Saint Joseph’s College has received a $1.5 million grant from the Harold Alfond Foundation to support the creation of a new academic center in Standish to address critical shortages in Maine’s nursing workforce.

According to the foundation, the number of Maine nurses on the verge of retirement is up significantly, with nearly three-fourths nearing retirement age.

Meanwhile, demand for home health care, nursing home and hospital workers in Maine is expected to surge through 2024, and industry leaders say they already are facing worker shortages ranging from entry-level caretakers to top administrators.

A Maine Department of Labor report issued in September anticipates a need for at least 3,700 more workers in ambulatory health care services, 2,300 in hospitals and 1,900 in nursing and residential care facilities by 2024.

In partnership with the lead investment from the Alfond Foundation, the Saint Joseph’s College Center for Nursing Excellence will respond directly to those needs, the foundation said Tuesday. The grant provides critical funding for expanded nursing simulation labs that will be the cornerstone of the new academic center. Nursing simulation labs are designed to give students hands-on clinical experience through simulated interactions in areas of medicine such as intensive care, pediatrics and maternity. The college intends to use the grant to raise an additional $3.5 million to fully fund the program’s expansion.

“The college has been doing a lot in terms of growth, and the Alfond Foundation donation is an endorsement of the strategic direction Saint Joseph’s has been moving in,” said college President James Dlugos, who described the grant as a “momentous event” and the most generous in the college’s history.

In particular, the grant will allow the college to respond to significant challenges confronting nursing students, such as the lack of clinical placements. Those opportunities have dried up as hospital administrators increasingly worry about insurance and liability costs associated with student placements. By increasing the number of simulation labs, nursing students will be “better grounded” with hands-on experience, he said.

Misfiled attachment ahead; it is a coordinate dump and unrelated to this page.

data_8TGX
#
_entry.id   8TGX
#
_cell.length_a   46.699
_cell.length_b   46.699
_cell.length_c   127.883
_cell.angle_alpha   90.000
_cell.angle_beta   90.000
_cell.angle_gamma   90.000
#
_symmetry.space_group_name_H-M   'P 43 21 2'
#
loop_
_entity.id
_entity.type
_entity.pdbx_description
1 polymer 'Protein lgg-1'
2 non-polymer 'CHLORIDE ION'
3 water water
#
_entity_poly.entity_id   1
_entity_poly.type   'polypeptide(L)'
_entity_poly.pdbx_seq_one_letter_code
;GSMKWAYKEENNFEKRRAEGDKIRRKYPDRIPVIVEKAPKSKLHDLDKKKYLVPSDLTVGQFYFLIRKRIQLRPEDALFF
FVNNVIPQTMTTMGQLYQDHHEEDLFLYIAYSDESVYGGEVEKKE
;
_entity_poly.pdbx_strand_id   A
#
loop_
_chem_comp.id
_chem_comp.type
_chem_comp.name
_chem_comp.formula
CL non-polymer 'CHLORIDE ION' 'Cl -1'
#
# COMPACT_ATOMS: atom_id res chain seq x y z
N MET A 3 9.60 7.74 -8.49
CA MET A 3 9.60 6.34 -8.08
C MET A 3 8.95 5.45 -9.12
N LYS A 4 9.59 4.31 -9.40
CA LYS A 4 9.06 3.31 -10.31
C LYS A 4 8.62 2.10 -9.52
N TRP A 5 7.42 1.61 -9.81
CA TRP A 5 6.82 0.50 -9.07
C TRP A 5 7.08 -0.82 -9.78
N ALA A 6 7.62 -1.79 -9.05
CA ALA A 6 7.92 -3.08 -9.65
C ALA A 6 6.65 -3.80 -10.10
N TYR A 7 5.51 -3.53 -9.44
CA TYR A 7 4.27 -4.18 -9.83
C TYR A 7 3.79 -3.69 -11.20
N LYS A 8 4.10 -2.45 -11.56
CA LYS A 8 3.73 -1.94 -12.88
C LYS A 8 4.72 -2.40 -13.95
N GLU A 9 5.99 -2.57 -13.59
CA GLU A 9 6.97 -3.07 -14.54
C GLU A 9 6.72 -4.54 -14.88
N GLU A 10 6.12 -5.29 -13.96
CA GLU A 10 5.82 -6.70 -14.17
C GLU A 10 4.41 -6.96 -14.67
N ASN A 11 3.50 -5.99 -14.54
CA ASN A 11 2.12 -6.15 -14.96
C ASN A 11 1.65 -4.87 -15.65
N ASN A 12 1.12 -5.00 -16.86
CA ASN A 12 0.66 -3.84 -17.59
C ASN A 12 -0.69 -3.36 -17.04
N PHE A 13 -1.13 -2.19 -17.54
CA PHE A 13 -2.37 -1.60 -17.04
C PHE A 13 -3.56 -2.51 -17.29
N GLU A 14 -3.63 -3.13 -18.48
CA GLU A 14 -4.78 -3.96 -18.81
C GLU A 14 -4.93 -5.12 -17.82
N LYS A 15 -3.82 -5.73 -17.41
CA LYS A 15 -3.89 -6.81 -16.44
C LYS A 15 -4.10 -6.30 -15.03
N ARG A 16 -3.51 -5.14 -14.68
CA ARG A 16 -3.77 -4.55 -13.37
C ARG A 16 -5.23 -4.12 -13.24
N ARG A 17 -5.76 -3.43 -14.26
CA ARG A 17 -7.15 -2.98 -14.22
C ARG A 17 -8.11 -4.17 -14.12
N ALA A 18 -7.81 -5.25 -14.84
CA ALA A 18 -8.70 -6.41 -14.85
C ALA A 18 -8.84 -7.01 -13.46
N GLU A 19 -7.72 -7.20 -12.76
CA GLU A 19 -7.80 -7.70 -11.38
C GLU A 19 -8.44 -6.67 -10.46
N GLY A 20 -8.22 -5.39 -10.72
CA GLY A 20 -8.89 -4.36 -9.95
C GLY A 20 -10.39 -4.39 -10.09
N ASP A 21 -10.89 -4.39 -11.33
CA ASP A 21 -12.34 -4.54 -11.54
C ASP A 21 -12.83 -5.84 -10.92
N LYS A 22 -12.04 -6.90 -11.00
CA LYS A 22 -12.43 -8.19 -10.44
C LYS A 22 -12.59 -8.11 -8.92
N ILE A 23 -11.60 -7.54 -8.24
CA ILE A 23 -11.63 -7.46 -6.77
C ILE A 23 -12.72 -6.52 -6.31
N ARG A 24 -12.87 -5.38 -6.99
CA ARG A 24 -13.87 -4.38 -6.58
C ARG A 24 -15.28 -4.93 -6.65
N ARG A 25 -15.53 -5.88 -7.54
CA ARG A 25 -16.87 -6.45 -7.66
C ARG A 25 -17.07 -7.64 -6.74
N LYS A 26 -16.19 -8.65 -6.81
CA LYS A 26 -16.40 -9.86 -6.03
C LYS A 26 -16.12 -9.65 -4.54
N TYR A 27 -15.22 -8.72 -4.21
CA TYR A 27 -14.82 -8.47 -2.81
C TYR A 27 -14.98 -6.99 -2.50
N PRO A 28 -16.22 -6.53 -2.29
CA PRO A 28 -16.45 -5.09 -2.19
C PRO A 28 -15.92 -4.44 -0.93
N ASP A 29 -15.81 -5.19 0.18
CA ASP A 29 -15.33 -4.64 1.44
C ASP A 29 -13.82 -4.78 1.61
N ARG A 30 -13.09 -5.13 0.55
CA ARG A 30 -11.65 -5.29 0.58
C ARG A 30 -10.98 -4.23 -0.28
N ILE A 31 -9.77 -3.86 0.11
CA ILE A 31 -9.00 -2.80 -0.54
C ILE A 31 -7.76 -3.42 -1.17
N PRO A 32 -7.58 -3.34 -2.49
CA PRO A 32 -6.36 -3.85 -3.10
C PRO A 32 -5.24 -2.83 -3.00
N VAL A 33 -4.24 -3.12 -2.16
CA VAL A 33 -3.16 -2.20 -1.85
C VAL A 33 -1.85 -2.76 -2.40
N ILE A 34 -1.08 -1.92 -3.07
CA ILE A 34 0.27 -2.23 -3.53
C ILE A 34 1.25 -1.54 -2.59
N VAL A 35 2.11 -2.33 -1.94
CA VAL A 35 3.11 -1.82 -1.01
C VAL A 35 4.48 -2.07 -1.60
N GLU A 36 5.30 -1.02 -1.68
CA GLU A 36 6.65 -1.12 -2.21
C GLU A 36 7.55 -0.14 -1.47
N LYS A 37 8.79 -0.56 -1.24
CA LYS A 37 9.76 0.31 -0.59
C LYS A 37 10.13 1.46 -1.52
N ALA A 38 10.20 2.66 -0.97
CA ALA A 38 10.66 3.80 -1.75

The college has 300 nursing students on campus and another 900 or so in its online nursing program.

Dlugos said the college prides itself on devising its curriculum to respond to the state’s needs, which is why it focuses on health care, sustainable agriculture and sustainable hospitality programs.

“This is the place we find ourselves,” he said.

There are seven colleges in Maine where a student can earn an associate degree in nursing and another seven where baccalaureate degrees are awarded. Besides Saint Joseph’s, advanced nursing degrees are available at the University of Maine, the University of Maine at Fort Kent, the University of Southern Maine, the University of New England, Husson University and Kaplan University, according to the state licensing board.

EXPANDED OFFERINGS

The Alfond gift was announced at a campuswide gathering Tuesday morning, with state and congressional officials offering their congratulations. U.S. Rep. Bruce Poliquin was joined by Jeanne Paquette, commissioner of the Maine Department of Labor, who noted that Maine’s aging population means the need to provide health care services for seniors will continue to grow.

“It is critical that we support in-state programs such as the Center for Nursing Excellence at Saint Joseph’s College to ensure that we have a strong, growing, well-trained workforce to meet these needs,” she said in a statement.

Dlugos said the donation will benefit the entire campus, because the Center for Nursing Excellence project involves renovating Mercy Hall, “one of the cornerstones of our campus and academic community.” It is expected to provide additional resources to enroll another two dozen nursing students at the outset and then grow from there.

The project includes:

• Expansion of the college’s longstanding on-campus and online nursing education program from BSN and MSN degrees to include Doctor of Nursing Practice and Acute Care Nurse Practitioner programs.

• Expansion to five nursing simulation labs (with hospital and home-care settings).

• Renovation and enhancement of anatomy, physiology and microbiology labs used by nursing majors.

• Expansion of nursing scholarship opportunities for Maine students, especially for those coming from communities underserved by health care.

• Creation of a Nursing Advising and Collaborative Learning Center, an entire floor dedicated to students’ needs, including advising offices, a conference room and a collaborative learning space.

Dlugos said he was especially pleased that $1 million has been designated as scholarship aid to help Maine students with tuition costs. But beyond helping students, the gift also address shortages in nursing faculty, another area where an aging workforce has meant challenges.

“We look at this as ensuring a pipeline for nursing education well into the future,” he said. “It’s a sustainable approach because we are addressing more than one issue.”

Greg Powell, chairman of the Harold Alfond Foundation and president and CEO of Dexter Enterprises Inc., presented the gift, saying he was confident that it would “further strengthen Maine’s workforce of nurses, who are so critical to quality health care.”

Business Editor Carol Coultas contributed to this report.